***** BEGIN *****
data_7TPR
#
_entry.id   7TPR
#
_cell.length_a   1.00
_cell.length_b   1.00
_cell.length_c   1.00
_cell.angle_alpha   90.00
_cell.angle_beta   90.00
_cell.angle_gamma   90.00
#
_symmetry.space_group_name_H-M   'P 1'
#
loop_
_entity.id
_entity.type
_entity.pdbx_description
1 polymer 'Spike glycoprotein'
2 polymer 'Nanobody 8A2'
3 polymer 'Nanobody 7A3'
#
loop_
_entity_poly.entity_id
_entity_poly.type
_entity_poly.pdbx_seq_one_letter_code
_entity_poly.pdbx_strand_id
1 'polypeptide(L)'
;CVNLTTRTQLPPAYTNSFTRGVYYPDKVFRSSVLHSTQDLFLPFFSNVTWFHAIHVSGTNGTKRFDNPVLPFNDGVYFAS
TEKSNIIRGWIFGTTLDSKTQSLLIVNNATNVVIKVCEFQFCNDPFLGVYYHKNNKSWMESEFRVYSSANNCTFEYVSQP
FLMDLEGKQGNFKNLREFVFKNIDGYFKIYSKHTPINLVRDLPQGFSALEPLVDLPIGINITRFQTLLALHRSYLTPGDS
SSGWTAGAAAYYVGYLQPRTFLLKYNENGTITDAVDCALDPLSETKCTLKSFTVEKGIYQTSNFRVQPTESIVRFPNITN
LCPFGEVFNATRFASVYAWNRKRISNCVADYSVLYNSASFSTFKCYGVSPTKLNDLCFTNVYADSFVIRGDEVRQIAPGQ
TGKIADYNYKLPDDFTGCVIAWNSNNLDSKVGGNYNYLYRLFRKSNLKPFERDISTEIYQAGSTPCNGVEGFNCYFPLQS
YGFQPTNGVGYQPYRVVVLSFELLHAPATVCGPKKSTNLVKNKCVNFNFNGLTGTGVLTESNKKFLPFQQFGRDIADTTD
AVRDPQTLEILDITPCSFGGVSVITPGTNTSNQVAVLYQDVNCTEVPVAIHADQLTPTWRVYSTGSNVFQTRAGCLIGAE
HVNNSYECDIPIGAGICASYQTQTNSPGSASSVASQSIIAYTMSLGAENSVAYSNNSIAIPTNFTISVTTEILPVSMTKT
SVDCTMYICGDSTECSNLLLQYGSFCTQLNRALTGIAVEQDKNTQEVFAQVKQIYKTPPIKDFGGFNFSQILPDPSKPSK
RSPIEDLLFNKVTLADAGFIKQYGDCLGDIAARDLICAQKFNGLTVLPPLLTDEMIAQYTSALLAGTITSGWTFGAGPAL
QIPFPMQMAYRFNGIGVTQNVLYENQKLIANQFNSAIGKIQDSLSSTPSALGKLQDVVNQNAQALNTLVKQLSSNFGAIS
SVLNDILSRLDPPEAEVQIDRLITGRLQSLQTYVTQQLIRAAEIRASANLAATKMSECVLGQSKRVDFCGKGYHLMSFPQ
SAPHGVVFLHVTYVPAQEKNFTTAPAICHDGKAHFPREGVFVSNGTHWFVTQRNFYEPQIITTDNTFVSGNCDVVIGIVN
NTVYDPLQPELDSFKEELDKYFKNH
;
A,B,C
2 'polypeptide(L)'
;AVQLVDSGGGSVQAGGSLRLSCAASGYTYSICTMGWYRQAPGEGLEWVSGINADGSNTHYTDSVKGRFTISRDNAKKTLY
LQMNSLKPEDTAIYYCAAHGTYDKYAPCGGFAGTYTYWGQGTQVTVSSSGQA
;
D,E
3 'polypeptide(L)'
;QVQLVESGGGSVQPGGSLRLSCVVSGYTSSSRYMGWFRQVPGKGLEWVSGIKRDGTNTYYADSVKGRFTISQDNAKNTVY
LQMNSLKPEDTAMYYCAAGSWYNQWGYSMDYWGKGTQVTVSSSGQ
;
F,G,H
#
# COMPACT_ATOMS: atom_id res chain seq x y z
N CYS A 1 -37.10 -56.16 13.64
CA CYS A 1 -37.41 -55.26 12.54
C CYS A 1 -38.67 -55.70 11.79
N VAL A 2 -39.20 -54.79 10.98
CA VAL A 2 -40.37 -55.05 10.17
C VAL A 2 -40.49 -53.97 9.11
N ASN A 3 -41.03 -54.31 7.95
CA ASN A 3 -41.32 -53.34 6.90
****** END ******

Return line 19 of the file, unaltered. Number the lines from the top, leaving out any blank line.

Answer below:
2 polymer 'Nanobody 8A2'